Consider your earthly family for a moment. How does God wants you to think and feel about them – through the lens of love, optimism, encouragement and faith? Or, should we focus on the weakness, the failures, and the ways our own needs are being left unfulfilled? God wants us to fight to LOVE the families He has given us, both our physical family and our spiritual family (the church). I’m not saying there isn’t a time for correction or for challenge. Even in our earthly families, correction and challenge must occur in order for the family to be healthy, but the secret to a great family is having a tone of encouragement and optimism, even through those instances of failure and correction.
Most of our challenges to love our churches come from weaknesses in process, execution, or even capacity.
There are different kinds of weakness that move us toward different kinds of action. If a church is teaching contrary to Scripture, or acting in a way that is perverse or unholy, the LOVING thing to do is share concern and move toward correction, but those are NOT the kind of weaknesses I have in mind now. Most of our challenges to LOVE our churches come from weaknesses in process, execution, or even capacity. If we operate our families like service providers, they simply don’t work because that just isn’t their design. We don’t see families for what they give, but for who they are. In the church family we don’t just see what services or needs we can have met, we see a family that needs our love, sacrifice, and commitment to be an accurate picture of the One who bought us. In Christ, we see the church for WHOSE we are and to WHOM we belong. The church is “we” not “they.” One of the most profound truths in all of Scripture is that in Christ, by the working of the Holy Spirit, we are one family. We love Christ, because He loved us first. We love each other, because we love Christ. Let’s continue to love our God by loving our church family.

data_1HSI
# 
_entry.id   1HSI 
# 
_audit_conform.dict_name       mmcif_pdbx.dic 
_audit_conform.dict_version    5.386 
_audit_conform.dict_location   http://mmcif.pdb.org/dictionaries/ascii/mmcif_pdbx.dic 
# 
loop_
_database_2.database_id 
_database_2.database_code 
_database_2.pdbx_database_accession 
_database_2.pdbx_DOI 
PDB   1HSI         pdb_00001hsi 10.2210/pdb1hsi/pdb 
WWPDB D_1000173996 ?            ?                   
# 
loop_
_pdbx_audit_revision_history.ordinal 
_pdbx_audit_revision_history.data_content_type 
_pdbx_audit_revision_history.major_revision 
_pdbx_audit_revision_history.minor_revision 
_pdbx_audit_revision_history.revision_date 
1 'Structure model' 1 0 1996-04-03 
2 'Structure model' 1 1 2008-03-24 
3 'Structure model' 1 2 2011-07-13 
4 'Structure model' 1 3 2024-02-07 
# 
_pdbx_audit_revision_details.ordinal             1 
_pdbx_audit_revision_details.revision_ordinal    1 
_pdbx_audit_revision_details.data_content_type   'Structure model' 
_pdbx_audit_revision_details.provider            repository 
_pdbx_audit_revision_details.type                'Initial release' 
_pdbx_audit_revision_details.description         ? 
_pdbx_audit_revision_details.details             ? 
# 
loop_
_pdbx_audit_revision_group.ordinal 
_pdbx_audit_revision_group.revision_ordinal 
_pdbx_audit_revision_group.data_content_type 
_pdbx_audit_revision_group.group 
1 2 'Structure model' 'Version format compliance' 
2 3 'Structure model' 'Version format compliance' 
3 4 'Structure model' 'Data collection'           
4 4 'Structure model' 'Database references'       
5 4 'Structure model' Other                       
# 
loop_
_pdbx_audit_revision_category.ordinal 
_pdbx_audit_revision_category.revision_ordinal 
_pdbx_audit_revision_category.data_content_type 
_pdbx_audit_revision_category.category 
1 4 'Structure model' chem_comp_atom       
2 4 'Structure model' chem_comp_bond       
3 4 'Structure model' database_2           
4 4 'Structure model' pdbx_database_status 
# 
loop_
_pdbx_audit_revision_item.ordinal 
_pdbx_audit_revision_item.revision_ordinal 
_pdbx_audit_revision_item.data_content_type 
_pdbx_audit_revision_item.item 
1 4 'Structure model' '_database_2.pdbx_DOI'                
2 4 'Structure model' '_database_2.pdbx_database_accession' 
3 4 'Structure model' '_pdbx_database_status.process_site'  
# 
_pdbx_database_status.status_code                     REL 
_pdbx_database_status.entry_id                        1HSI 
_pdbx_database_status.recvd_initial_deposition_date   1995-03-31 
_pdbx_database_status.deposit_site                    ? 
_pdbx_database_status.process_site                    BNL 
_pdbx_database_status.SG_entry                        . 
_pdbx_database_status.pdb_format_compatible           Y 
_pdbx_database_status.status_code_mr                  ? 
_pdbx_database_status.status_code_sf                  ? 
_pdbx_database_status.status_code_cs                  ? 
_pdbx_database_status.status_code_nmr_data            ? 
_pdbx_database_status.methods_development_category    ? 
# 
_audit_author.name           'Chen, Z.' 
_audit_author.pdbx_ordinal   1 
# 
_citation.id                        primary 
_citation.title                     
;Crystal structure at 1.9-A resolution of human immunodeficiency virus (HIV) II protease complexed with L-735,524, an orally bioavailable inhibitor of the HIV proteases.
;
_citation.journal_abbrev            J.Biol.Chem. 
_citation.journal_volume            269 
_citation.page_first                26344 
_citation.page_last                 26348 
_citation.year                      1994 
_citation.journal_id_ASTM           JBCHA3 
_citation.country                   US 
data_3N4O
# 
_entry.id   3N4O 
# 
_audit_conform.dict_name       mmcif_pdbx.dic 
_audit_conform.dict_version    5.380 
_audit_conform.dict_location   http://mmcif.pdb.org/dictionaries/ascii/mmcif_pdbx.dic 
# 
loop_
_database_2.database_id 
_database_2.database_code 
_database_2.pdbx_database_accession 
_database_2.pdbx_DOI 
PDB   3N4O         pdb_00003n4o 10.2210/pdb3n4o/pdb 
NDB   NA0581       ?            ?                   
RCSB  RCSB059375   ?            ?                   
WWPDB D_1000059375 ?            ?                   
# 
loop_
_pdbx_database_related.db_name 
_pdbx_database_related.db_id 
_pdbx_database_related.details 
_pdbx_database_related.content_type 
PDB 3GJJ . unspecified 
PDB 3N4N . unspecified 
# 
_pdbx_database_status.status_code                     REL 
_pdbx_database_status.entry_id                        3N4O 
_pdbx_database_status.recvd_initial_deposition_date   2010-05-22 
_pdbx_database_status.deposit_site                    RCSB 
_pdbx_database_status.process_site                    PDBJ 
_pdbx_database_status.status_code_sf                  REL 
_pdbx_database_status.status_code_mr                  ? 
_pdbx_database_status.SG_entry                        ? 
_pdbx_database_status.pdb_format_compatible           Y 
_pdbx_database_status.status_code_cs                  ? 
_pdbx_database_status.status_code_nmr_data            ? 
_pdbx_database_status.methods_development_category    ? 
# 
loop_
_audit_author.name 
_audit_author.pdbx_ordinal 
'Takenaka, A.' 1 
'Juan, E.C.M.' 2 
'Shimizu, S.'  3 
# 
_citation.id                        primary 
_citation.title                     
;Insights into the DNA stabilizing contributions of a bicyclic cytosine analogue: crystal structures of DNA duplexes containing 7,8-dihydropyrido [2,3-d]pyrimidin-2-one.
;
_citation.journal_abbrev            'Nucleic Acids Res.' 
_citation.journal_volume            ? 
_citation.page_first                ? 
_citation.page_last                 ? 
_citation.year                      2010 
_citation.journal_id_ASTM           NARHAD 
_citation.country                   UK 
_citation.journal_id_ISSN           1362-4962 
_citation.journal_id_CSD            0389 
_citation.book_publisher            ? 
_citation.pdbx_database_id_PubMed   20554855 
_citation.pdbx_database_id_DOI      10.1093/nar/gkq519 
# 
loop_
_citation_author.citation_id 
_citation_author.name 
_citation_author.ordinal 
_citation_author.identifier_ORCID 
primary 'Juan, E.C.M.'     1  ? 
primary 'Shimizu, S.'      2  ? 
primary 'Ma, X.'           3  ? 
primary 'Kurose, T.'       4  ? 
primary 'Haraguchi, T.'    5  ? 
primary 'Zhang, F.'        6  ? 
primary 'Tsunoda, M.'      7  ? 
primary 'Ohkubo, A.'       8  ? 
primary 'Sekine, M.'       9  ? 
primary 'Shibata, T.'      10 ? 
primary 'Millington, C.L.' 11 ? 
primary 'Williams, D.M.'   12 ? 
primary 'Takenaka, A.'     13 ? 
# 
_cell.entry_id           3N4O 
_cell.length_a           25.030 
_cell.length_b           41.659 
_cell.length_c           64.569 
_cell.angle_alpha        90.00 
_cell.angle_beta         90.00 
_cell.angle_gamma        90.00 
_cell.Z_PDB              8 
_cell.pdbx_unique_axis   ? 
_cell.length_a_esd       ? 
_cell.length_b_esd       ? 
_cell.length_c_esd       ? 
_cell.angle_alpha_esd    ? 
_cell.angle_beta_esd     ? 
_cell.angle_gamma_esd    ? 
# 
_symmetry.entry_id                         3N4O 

What words would you use to describe your posture towards your church family? When you think about your church family do you see your posture as hopeful, sacrificial, and encouraging? Or do you more often see a posture of cynicism, critique, and disappointment?
Is it a struggle for you to value the family of God in the same way we see Christ value it in the Scriptures? How can you imitate Christ in the ways He moves toward the family of God, even when it was a great cost to Him? Today, look for ways that can help you love your church family. Then put them into practice. You’ll be glad you did!
Kevin Peck is the lead pastor of The Austin Stone Community Church in Austin, TX. Kevin works to bring strategic leadership, strong teams and a passion for developing leaders to the local church. Kevin also serves as the Acts 29 Network Director for Emerging Regions, helping to recruit and train church planters throughout Africa and Asia. Kevin received his doctorate in leadership from Southern Seminary. He recently co-wrote a book with Eric Geiger called, Designed to Lead: The Church and Leadership Development. He is married to Leslie, and together they have 3 beautiful girls: Ellie, Halle, and